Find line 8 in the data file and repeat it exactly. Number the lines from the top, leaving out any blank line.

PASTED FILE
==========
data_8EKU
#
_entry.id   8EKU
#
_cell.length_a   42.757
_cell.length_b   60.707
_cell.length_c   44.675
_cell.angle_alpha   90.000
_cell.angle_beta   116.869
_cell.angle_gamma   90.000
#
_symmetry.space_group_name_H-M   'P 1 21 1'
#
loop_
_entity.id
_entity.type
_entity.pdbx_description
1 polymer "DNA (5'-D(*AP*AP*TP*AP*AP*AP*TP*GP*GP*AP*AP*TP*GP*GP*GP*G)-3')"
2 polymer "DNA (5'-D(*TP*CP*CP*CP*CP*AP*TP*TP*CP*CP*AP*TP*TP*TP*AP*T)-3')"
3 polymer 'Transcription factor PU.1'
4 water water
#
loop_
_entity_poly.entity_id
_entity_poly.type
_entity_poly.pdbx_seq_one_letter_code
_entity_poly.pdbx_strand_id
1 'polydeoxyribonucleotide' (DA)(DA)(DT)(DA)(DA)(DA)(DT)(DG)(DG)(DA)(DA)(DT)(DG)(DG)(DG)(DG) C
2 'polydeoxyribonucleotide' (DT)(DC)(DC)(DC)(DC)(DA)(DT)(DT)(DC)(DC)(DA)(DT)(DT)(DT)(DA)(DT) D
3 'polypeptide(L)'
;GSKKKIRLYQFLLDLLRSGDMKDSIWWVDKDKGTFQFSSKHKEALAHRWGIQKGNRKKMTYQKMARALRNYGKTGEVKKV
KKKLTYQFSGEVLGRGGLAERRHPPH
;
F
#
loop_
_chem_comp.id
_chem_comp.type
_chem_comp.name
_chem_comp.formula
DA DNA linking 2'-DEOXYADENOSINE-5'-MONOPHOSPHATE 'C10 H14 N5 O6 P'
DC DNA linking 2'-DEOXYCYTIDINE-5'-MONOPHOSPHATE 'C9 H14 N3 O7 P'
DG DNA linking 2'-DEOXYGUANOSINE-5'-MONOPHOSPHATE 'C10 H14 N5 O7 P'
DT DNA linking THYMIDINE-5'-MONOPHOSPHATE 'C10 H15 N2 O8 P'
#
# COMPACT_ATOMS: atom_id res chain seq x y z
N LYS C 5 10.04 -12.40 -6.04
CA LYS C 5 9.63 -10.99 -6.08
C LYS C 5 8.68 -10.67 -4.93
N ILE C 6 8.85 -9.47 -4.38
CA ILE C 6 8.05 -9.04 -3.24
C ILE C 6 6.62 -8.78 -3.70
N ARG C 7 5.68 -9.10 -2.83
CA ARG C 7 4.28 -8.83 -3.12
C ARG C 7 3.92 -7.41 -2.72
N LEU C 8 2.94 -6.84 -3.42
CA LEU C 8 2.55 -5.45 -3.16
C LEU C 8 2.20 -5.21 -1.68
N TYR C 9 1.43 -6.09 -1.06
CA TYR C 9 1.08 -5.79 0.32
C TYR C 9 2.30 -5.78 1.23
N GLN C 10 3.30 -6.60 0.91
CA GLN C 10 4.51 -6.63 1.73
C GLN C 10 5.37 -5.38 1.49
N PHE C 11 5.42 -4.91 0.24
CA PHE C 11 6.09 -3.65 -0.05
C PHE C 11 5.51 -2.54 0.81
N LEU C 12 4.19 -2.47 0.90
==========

_cell.angle_alpha   90.000